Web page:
I asked Dana where she got her moves. "We didn't have any dancing background, so we made stuff up," she says. "We watched old movies, documentaries about Cab Calloway and Frankie Manning."

Dana hands me a list of the moves she teaches: the Pretzel, the Cinderelli, the Grease Move, Midgets Wrapped in Leather. The folks at the old Savoy in Harlem wouldn't recognize the names. But the moves look authentic enough that when Mango and Dana take the floor at the Claremont Hotel in Berkeley, grandmothers in attendance have been known to shed a nostalgic tear. "All I want," says Dana, "is to be airborne at all times."

Christopher Gardner

THE SWING SCENE has gotten so big over the past couple of years, packing the dance floors on swing nights, that it is often difficult for Dana to get airborne even some of the time. A recent article about swing in the San Francisco Bay Guardian reported complaints that the swing scene has become exclusive, as some San Francisco scenesters have become obsessed with accurate period dress and dancing ability. Mango and Dana certainly spend a lot of time on both their dance technique and their dress. But they say the attitude of the swing scene is just as important to them.

"Everybody is so much more sophisticated and kind and polite to each other," Dana says. "Men pull out your chair, open your doors and light your cigarettes. We're so used to the skaters and the grunge kids and their keggers. I think it's neat."

The better part of Generation X swing dancers and musicians have histories in the punk and grunge scene. Claudia Ribalta came to The Usual in a Navy retro dress with a slit in the back displaying her baroque tattoo. She and her husband, Joann, have placed in rockabilly dance contests. "I used to be into punk rock, and it was so full of negative energy," she reports. "Then I got into a relationship, and couple dancing brings us closer together. It's a little more romantic and elegant. You get the feeling people had more class back then."

I NEVER DANCED as a teenager, mostly because I didn't feel popular enough to allow myself to cut loose. Couple dancing was totally out of the question. When the slow songs came on at the junior high dance, the popular boys and girls would hang on each other and sway back and forth as if trapped in a freezing blizzard.

I used to think that partner dancing happened only in old movies, or on Love Boat episodes, as a prelude to sex. Then I started going to weddings and jazz clubs and was shocked to see the most average-looking, middle-aged couples create magic on the parquet. In college I got comfortable with dancing to house music, and soon after graduation I started taking couple dance classes.

In most ballroom classes the men rotate partners every few minutes. This is supposed to acclimate you to an evening where you may dance with several people in a night, many of whom may be strangers. For the enlightenment of my fellow slackers out there, this is supposed to happen regardless of whether you're attracted to your new partners. The function of dancing at a ballroom or a swing club is to enjoy dancing. The function of dancing at a disco seems to be watching a "partner" rhythmically move across the dance floor to determine whether it would be enjoyable to see a similar dance performed horizontally.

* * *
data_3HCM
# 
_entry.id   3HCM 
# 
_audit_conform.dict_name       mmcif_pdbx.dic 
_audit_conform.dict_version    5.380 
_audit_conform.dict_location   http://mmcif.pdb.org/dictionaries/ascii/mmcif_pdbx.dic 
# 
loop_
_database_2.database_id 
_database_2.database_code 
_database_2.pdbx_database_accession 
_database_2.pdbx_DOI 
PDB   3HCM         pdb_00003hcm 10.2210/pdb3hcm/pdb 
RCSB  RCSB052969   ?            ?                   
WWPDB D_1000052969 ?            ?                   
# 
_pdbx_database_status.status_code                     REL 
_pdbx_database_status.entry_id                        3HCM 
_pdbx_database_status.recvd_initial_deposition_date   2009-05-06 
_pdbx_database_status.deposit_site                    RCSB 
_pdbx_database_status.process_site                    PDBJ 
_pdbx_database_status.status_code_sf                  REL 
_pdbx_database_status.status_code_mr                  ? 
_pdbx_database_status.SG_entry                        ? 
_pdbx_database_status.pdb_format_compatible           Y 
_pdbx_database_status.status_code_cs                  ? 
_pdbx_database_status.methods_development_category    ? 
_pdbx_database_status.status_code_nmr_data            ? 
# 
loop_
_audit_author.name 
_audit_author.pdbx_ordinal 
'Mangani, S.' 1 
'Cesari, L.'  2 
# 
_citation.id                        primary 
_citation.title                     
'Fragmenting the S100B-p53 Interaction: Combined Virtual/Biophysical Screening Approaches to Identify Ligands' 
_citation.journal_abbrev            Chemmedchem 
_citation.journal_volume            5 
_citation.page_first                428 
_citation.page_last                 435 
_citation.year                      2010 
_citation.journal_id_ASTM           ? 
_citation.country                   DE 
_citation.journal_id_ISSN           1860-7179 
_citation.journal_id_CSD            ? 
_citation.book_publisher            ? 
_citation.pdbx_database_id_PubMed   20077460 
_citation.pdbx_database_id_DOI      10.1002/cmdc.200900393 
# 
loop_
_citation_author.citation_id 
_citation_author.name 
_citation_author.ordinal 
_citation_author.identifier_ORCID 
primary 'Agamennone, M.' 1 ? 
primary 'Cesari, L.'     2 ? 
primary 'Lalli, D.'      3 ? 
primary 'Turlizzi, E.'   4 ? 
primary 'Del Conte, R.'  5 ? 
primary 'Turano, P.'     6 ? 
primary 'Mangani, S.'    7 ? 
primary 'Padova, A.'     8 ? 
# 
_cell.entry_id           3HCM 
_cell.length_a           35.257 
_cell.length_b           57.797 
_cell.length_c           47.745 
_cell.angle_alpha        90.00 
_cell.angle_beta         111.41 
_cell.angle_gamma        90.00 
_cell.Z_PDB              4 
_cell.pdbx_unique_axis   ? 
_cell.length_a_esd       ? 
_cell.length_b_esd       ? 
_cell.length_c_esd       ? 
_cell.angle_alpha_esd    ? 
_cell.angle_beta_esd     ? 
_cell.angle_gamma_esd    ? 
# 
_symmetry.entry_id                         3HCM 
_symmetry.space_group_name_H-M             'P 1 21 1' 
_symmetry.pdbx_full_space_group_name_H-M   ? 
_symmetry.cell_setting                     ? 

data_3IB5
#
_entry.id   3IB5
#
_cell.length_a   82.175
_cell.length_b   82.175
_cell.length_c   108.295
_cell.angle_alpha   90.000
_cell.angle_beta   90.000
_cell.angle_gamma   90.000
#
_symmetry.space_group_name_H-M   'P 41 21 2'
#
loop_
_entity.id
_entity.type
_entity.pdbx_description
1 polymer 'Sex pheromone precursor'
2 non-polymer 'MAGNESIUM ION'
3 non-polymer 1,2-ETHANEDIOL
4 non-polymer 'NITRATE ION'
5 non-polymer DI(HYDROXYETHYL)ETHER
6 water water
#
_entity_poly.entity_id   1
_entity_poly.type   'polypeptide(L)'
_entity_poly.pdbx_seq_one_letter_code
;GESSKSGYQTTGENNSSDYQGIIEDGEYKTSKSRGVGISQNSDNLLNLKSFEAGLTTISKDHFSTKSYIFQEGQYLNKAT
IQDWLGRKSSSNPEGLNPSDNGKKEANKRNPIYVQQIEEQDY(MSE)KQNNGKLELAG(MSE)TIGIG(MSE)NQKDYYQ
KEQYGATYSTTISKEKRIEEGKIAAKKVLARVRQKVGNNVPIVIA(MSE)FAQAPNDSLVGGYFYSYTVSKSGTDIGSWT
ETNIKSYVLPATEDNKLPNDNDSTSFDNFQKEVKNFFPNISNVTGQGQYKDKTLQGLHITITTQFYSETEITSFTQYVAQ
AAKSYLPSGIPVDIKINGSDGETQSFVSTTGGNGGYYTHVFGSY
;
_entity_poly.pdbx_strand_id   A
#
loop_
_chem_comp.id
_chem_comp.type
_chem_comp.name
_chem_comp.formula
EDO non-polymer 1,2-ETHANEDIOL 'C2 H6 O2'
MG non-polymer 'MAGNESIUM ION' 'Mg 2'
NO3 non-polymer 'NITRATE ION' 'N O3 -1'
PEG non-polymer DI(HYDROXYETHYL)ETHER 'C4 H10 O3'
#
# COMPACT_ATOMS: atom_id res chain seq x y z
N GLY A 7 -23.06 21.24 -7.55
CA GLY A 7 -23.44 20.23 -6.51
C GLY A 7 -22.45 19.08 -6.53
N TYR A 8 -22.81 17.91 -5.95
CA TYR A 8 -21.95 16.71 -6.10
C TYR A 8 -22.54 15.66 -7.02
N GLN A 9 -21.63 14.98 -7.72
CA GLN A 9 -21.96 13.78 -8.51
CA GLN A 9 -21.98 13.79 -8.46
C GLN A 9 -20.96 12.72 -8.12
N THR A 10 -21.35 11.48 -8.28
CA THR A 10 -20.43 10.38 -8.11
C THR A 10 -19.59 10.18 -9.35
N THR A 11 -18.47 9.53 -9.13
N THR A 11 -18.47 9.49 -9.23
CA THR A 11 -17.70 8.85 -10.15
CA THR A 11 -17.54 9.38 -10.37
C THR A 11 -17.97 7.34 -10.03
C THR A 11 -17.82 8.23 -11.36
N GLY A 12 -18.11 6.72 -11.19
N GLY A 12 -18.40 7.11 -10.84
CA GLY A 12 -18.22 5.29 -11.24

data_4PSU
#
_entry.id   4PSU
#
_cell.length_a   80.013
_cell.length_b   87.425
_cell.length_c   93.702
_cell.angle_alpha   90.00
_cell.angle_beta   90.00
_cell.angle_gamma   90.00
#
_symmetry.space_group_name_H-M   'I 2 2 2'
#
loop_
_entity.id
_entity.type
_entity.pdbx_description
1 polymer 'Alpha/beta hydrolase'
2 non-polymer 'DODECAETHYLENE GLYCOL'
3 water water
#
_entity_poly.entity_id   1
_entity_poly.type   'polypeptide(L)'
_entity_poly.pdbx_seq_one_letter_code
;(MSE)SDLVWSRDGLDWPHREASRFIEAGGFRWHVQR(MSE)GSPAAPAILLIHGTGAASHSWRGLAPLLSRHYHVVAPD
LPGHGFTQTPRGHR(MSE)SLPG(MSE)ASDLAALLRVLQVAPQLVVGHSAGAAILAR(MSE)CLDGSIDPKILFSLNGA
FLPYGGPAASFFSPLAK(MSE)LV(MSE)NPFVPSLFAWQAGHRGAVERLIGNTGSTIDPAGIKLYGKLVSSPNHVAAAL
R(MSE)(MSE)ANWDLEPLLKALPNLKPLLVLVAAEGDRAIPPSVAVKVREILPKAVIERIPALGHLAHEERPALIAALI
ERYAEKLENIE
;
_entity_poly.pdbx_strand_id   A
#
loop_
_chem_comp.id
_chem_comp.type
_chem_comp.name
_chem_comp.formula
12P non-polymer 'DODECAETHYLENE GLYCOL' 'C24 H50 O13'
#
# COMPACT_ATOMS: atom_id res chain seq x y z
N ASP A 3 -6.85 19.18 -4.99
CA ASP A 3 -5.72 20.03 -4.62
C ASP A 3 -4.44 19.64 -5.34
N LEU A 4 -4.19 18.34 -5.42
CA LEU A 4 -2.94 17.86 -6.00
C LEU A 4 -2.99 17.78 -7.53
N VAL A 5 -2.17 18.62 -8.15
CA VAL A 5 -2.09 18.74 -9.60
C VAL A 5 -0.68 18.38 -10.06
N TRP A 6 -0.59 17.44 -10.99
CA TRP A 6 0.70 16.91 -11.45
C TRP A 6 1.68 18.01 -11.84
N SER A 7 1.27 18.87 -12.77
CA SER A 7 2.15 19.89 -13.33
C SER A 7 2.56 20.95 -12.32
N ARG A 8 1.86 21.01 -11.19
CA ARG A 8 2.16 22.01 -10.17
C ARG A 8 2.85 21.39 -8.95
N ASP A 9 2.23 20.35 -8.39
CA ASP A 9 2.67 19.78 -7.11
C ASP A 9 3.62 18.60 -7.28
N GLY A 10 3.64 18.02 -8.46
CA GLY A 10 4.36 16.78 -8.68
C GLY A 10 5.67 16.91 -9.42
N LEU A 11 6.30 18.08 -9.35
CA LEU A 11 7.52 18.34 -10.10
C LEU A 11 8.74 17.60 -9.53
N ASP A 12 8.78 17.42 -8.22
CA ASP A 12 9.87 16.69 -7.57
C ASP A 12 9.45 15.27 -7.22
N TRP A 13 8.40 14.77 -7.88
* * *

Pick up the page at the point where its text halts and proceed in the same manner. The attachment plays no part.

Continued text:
I'VE FOUND that every dance class has a cast of characters. There's the older lady whose turquoise-lined eyes never wavered from mine while we were dancing, her spiky eyelashes never blinking; the willowy blond who swayed from side to side like a sapling; the schoolteacher who would place my hands properly whether I was dancing with her or another partner; the gray-haired lady who abashedly dropped in a little Lindy style when she was having a good time; the big-boned lady who gallumphed from side to side as if at a square dance. I would leave the class smelling of three kinds of perfume.

I took my last set of classes at the Starlite Ballroom in Sunnyvale, which advertises itself as the largest dance studio in the United States. The Starlite teaches all kinds of social dancing in the evenings, and then holds massive dance parties on the weekends. However, I was a little disappointed to learn that the East Coast Swing taught at the Starlite was somewhat different than the swing danced at the clubs. When I asked one Starlite swing instructor about this, he confessed he'd never been to the clubs. (See the sidebar for advice on where to learn a club-style swing.)

The Starlite Ballroom, a very comfortable smoke- and alcohol-free place to dance, feels insulated and about as romantic as a high school gymnasium. But bands do not play there. It falls short of the swing ideal, where bands and dancers literally riff off each other's moves, where you can hear the "big" in big band.

Whether a dancer learns the exact style and wears the exact same clothes as all the swing pros is not the point. Those concerns will just slow a beginner down. The point is learning enough to be able to go to a swinging club, and do something invigorating and non-traditional, something besides "standing around complaining about your life," as my friend Angelle wryly put it. Everybody does that, and it's lost whatever rebellious charm it once had. Nowadays, when anyone hits the dance floor for a spin and a dip, it kills all the clichés.

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From the December 19-25, 1996 issue of Metro